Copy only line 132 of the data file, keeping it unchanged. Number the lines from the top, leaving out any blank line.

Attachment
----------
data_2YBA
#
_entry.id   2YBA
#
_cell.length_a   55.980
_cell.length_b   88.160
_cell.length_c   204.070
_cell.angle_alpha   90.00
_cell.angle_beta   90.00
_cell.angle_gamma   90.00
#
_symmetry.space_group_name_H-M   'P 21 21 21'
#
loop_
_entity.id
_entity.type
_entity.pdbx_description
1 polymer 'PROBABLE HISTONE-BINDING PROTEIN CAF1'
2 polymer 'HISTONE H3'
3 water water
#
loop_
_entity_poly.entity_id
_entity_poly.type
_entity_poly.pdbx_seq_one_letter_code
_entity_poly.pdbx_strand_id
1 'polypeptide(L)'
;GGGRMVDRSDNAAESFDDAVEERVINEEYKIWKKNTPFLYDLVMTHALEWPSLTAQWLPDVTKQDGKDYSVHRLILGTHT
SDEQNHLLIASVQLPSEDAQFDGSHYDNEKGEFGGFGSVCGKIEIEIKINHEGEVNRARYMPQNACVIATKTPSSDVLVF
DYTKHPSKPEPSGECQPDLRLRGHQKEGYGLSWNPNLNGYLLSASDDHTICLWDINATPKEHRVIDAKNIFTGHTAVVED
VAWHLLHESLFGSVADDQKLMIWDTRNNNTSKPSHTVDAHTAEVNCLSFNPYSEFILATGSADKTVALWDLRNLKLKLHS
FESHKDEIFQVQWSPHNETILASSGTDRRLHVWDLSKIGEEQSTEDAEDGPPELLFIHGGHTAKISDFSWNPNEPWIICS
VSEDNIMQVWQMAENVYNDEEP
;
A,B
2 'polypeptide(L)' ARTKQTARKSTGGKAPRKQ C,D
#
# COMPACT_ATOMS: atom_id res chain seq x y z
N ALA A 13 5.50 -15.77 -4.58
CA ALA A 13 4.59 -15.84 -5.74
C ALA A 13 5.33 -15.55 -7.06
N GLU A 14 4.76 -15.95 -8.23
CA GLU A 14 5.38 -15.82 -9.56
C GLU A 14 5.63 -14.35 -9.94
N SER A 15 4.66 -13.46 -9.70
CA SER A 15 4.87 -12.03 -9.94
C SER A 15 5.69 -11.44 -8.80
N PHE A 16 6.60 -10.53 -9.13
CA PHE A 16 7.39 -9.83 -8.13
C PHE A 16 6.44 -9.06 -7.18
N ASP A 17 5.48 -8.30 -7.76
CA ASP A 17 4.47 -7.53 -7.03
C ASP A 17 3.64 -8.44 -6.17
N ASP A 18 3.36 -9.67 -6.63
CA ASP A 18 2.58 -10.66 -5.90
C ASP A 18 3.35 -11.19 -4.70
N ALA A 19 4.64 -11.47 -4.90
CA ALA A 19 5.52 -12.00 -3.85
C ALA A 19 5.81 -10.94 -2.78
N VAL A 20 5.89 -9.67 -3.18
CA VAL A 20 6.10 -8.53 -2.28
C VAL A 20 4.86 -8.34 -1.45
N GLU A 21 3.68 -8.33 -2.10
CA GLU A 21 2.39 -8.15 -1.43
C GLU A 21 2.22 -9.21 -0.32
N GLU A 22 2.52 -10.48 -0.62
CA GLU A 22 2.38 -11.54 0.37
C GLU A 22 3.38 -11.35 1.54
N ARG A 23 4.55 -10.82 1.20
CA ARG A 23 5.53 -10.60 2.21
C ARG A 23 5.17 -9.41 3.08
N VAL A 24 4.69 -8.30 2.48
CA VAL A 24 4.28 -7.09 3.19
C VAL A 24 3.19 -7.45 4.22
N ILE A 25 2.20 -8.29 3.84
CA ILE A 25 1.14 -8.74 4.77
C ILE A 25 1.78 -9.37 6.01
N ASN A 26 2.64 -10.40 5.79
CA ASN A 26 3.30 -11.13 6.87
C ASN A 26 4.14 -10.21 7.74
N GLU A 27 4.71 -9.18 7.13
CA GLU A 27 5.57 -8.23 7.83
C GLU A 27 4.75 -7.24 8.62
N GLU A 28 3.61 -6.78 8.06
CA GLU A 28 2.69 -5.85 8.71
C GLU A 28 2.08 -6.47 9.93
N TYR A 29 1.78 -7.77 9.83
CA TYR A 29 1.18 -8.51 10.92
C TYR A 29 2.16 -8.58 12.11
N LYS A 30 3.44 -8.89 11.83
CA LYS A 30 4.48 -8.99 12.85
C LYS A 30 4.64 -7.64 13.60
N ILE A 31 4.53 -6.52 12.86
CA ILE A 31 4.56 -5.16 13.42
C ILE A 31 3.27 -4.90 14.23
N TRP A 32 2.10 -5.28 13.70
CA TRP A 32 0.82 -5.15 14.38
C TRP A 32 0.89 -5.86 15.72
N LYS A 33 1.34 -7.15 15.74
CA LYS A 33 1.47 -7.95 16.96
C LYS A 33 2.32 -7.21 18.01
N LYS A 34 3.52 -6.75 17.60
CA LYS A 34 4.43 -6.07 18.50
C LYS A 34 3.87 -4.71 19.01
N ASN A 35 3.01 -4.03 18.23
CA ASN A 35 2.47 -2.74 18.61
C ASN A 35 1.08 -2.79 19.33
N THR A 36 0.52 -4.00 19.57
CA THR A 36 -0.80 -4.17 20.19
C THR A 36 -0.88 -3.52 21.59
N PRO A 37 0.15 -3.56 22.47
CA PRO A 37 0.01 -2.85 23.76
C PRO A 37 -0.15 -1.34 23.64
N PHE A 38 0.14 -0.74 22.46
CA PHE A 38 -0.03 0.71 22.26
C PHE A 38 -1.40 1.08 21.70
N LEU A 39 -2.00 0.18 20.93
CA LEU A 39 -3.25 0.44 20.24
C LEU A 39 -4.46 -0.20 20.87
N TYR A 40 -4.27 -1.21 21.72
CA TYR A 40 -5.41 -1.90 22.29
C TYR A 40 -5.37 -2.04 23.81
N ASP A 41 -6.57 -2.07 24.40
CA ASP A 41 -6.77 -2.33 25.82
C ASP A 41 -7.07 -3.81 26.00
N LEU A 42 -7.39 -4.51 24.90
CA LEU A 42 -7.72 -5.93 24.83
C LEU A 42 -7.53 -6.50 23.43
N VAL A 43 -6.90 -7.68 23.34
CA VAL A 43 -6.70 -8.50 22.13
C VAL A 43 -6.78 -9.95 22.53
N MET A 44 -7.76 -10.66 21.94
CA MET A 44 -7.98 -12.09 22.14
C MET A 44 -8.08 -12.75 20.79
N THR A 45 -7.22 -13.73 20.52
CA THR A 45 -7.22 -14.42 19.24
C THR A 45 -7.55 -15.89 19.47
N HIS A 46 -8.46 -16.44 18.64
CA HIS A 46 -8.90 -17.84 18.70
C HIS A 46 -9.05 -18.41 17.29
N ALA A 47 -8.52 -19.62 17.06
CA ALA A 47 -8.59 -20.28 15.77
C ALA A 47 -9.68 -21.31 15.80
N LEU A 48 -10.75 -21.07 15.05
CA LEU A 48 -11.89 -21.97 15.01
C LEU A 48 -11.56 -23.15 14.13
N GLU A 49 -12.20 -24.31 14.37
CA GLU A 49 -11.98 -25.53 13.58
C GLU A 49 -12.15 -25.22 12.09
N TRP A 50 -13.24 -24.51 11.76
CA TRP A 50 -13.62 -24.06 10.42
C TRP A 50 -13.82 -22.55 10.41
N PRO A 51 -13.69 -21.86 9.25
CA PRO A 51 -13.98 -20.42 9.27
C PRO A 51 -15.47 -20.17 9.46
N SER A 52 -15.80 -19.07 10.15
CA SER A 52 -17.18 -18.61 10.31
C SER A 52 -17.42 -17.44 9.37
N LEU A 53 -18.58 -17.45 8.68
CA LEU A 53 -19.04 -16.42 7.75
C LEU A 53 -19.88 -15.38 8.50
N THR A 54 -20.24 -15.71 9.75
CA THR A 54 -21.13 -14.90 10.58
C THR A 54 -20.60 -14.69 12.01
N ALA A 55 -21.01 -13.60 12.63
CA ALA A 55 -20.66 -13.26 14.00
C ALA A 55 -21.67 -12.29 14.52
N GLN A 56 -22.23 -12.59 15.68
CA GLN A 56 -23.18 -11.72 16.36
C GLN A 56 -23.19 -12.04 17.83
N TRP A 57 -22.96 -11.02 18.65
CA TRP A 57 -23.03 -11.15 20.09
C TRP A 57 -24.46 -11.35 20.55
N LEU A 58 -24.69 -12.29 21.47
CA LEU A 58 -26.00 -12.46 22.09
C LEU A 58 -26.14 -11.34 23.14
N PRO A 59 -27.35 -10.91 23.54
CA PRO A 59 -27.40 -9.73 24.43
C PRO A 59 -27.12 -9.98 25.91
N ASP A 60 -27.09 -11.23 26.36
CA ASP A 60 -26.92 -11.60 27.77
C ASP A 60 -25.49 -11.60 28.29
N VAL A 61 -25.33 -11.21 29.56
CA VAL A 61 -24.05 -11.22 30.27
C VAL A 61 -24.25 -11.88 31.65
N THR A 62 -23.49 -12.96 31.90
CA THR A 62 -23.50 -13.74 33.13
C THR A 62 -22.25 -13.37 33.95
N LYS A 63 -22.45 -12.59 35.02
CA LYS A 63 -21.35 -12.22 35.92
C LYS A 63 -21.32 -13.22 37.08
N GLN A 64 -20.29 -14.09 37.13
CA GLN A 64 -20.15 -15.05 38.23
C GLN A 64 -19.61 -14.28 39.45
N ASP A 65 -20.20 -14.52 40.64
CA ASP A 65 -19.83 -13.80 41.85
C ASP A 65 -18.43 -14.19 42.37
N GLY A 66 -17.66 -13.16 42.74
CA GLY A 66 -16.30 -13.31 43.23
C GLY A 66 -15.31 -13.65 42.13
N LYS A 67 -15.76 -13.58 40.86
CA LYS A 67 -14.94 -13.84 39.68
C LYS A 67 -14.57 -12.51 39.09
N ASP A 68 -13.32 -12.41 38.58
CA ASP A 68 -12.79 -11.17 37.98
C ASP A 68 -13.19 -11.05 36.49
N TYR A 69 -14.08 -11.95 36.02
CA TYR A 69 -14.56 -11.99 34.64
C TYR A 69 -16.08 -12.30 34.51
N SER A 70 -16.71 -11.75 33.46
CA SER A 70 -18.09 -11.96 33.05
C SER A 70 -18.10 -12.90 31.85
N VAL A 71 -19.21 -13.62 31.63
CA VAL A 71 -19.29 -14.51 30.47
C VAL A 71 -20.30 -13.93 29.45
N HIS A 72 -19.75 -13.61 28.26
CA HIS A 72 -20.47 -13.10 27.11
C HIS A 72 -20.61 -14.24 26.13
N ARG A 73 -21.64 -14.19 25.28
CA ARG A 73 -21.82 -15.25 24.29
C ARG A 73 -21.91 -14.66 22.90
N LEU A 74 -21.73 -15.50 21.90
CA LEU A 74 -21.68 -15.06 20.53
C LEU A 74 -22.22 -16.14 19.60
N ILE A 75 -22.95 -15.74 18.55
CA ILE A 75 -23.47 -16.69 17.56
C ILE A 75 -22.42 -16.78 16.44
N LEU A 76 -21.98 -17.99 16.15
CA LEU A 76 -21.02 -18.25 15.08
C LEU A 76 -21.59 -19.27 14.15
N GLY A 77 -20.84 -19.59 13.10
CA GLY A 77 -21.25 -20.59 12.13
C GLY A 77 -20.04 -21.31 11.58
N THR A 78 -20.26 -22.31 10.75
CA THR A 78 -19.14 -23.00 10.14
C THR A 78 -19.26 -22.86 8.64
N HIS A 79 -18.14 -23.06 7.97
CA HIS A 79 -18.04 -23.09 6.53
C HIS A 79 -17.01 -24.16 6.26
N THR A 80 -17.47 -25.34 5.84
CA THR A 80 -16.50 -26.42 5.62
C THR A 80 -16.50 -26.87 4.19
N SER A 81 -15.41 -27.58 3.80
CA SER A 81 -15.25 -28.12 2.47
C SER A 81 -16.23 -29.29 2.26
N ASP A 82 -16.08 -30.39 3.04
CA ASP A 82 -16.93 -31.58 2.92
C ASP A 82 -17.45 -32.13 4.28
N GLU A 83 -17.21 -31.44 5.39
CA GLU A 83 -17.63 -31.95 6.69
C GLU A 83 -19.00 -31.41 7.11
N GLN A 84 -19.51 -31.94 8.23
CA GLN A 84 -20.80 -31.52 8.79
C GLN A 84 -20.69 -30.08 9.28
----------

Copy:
N MET A 44 -7.76 -10.66 21.94